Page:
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JAVAScript Public Key Encryption

P: n/a
Hi,

Does anyone knows How "JAVAScript Public Key Encryption" works?

I am trying to secure my web page.
The users are going to be log in to my website.
I want to give them a 4 digit pin, that will match the Private key
generated by JAVAScript Public Key Encryption algorithm. Something
like that.

Thanks
Nov 20 '08 #1
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4 Replies


P: n/a
webmaniac wrote on 20 nov 2008 in comp.lang.javascript:
Does anyone knows How "JAVAScript Public Key Encryption" works?

I am trying to secure my web page.
The users are going to be log in to my website.
I want to give them a 4 digit pin, that will match the Private key
generated by JAVAScript Public Key Encryption algorithm. Something
like that.
You cannot secure your webpage with clientside code, methinks.

You could secure some information on a page, but what the heck,
doing that serverside is better and easier.

--
Evertjan.
The Netherlands.
(Please change the x'es to dots in my emailaddress)
Nov 20 '08 #2

P: n/a
On Nov 20, 12:29 pm, "Evertjan." <exjxw.hannivo...@interxnl.net>
wrote:
webmaniac wrote on 20 nov 2008 in comp.lang.javascript:
Does anyone knows How "JAVAScript Public Key Encryption" works?
I am trying to secure my web page.
The users are going to be log in to my website.
I want to give them a 4 digit pin, that will match the Private key
generated by JAVAScript Public Key Encryption algorithm. Something
like that.

You cannot secure your webpage with clientside code, methinks.

You could secure some information on a page, but what the heck,
doing that serverside is better and easier.

--
Evertjan.
The Netherlands.
(Please change the x'es to dots in my emailaddress)
Hi Evertjan,

Lets say. Someone got registered at the website, the private key got
generated by the Public key algorithm, Now user has to enter that
Public key to access the system. But the public key is so long & we
dont want the user to remember that big a key. Is there a way we can
convert that key into a 4 digit pin. Do you know any algorithm that
converts that key into a 4 digit pin.

Thanks
Nov 20 '08 #3

P: n/a
webmaniac wrote on 20 nov 2008 in comp.lang.javascript:
Lets say. Someone got registered at the website,
What does thet mean "Someone got registered at the website"
the private key got
generated by the Public key algorithm,
Where is that generating code located, on clientside code?
Now user has to enter that
Public key to access the system.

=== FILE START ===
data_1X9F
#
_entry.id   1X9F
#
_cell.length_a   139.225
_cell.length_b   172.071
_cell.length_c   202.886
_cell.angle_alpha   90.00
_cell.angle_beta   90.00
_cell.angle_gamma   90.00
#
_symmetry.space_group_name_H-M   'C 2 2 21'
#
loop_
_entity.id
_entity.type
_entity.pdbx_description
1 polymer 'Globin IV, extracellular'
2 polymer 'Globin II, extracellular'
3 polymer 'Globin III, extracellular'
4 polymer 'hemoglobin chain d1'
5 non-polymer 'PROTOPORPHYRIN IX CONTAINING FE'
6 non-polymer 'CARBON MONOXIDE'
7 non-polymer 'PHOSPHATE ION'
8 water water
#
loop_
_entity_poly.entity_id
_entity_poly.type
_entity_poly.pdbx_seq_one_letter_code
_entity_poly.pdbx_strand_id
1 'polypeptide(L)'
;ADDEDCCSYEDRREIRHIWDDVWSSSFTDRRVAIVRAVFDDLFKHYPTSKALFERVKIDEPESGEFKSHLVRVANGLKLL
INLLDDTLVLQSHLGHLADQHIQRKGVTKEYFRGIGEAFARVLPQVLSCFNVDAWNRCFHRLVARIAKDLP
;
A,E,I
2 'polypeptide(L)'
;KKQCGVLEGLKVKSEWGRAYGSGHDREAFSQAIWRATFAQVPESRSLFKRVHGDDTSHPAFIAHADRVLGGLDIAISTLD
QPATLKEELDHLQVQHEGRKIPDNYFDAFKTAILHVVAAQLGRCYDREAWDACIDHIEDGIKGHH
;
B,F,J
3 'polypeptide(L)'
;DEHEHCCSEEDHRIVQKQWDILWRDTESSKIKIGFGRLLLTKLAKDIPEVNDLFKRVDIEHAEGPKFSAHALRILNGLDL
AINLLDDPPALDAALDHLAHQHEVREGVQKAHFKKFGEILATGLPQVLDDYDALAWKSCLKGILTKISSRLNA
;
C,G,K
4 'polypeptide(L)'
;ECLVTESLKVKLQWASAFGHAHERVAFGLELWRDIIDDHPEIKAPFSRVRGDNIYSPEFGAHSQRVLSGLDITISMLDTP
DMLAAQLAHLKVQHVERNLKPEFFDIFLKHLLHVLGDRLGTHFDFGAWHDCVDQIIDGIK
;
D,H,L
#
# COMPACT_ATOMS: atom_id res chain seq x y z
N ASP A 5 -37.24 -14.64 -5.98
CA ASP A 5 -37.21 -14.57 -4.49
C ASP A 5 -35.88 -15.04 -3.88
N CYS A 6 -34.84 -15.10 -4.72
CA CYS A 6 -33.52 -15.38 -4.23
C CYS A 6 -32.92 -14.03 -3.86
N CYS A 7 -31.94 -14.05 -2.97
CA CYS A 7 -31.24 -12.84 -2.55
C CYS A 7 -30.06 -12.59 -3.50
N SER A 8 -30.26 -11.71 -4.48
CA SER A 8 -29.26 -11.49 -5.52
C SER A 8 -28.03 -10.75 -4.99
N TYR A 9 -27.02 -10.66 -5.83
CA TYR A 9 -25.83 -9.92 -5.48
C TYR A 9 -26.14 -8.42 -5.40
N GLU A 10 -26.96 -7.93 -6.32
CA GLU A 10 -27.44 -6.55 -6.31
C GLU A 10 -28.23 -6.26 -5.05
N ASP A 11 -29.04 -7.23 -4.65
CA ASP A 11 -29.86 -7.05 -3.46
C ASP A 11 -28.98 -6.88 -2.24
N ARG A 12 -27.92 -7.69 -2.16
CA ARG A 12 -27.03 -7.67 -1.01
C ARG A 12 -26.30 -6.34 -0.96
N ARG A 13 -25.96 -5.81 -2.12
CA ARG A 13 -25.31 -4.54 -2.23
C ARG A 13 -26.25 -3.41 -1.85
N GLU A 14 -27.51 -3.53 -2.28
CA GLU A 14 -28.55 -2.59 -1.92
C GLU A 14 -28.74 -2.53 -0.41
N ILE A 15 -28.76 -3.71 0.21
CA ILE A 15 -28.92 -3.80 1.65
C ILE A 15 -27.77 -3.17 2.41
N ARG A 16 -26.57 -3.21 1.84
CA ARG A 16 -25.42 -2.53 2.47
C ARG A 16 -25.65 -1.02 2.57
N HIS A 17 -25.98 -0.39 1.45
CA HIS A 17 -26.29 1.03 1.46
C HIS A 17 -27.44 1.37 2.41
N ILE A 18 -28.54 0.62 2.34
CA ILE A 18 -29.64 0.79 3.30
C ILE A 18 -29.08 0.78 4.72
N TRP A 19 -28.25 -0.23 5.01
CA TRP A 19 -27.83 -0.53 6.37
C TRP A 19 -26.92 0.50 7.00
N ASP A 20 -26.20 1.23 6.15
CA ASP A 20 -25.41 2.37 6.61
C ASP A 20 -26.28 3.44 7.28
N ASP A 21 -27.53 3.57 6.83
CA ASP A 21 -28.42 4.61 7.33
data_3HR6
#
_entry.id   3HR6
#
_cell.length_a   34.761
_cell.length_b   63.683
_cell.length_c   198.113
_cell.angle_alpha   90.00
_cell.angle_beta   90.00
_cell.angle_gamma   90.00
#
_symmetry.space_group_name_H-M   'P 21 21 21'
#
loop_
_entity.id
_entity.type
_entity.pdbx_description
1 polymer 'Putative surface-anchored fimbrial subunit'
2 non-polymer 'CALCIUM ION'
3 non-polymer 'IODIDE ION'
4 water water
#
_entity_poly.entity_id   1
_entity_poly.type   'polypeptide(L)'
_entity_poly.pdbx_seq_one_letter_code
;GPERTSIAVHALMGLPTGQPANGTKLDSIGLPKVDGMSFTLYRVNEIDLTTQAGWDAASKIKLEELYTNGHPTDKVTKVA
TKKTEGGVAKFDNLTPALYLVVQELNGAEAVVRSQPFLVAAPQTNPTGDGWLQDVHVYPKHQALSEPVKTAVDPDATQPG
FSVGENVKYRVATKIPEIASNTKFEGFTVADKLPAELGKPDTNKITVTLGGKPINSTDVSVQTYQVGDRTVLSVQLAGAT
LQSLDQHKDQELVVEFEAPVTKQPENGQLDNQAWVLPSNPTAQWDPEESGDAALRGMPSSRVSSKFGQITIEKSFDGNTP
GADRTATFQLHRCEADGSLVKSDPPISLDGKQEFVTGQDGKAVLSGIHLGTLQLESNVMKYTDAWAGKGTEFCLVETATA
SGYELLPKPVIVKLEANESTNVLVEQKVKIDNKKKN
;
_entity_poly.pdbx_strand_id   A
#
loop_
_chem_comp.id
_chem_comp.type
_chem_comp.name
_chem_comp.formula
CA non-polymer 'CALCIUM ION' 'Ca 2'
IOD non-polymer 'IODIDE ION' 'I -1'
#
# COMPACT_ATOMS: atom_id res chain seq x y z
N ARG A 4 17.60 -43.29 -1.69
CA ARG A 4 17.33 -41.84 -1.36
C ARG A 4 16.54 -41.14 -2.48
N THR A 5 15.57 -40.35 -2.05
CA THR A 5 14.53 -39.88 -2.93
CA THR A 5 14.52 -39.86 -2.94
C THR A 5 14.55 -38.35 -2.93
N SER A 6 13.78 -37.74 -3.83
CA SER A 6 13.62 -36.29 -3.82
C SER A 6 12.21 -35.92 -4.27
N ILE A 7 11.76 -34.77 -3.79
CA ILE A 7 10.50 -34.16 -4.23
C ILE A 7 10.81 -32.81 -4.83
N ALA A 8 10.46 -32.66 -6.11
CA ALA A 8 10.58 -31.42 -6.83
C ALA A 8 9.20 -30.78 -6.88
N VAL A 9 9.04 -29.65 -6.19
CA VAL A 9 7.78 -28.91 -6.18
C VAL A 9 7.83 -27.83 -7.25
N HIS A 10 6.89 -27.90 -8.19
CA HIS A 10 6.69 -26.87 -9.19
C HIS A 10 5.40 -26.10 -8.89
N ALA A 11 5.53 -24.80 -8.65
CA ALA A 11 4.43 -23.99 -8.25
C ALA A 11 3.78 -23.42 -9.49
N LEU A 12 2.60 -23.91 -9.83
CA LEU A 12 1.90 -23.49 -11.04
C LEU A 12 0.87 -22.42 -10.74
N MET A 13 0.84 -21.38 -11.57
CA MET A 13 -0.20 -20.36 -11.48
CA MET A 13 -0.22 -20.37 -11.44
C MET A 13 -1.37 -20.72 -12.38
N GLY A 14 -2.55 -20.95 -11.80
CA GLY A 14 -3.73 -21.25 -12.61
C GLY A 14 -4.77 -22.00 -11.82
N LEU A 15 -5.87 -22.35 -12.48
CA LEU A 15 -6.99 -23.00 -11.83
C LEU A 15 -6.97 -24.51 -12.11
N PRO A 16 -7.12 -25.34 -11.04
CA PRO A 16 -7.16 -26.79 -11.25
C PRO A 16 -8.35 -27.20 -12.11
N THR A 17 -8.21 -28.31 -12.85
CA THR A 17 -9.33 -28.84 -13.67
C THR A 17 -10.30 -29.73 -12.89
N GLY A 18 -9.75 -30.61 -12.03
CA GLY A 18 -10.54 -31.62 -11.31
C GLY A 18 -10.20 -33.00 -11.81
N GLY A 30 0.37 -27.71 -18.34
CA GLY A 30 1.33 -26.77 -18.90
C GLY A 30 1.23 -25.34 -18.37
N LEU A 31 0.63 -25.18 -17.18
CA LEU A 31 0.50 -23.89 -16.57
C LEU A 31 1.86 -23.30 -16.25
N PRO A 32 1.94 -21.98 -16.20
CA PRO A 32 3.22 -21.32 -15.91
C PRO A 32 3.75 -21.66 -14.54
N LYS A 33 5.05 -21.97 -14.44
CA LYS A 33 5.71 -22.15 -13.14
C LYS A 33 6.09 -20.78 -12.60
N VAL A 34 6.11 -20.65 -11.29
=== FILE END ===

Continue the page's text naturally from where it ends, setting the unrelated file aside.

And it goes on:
What system? On the server?
But the public key is so long & we
dont want the user to remember that big a key. Is there a way we can
convert that key into a 4 digit pin. Do you know any algorithm that
converts that key into a 4 digit pin.
var publicKey = [];
publicKey['2641'] = 'ThisisTheVeryLongKeyBlahBlahBlahBlahBlahBlahetc';

Again, as in your subject line, you ask for encription.

Why would you want to encript a public key anyway, as it is public?

And why would you want to do that clientside?

--
Evertjan.
The Netherlands.
(Please change the x'es to dots in my emailaddress)
Nov 20 '08 #4

P: n/a
webmaniac wrote:
>
Lets say. Someone got registered at the website, the private key got
generated by the Public key algorithm, Now user has to enter that
Public key to access the system. But the public key is so long & we
dont want the user to remember that big a key. Is there a way we can
convert that key into a 4 digit pin.
As with most security solutions created by non-experts, and most
applications of cryptography created by non-experts, this is neither
secure nor an appropriate use of cryptographic technology.

Using an asymmetric key pair by itself as an authenticator is a lousy
use of the primitive. It's vulnerable to replay attacks, for example.

If the user's secret is a "public" key, then it's not secret, by
definition. So your scheme makes no sense anyway. (Perhaps you meant
that the user supplies the private key.)

It's not clear why you think you need an asymmetric primitive at all.
What are you gaining over a shared secret, or a secret and a verifier
such as a cryptographic hash? Those are much more common
authentication mechanisms.

As Evertjan already pointed out, client-side security is rarely
useful. If the user is verified by the client, the server has no
grounds for trusting the verification.

Can you reduce an asymmetric key to a 4-digit PIN? Sure. You can
reduce it to a 1-digit PIN, too. But it would be stupid to do so.
Decimal PINs are hard for users to remember, they're inconvenient to
enter on systems that don't have numeric keypads, and they have little
entropy (less than 14 bits for a 4-digit decimal PIN). If your system
has any vulnerability that an attacker can exploit to guess PINs (and
I bet it does), then it only takes an average of 5000 attempts to
break it for a given user.

In short: don't do this. Either employ an actual security expert to
secure your site, or purchase a decent off-the-shelf package for it.

--
Michael Wojcik
Micro Focus
Rhetoric & Writing, Michigan State University
Nov 21 '08 #5

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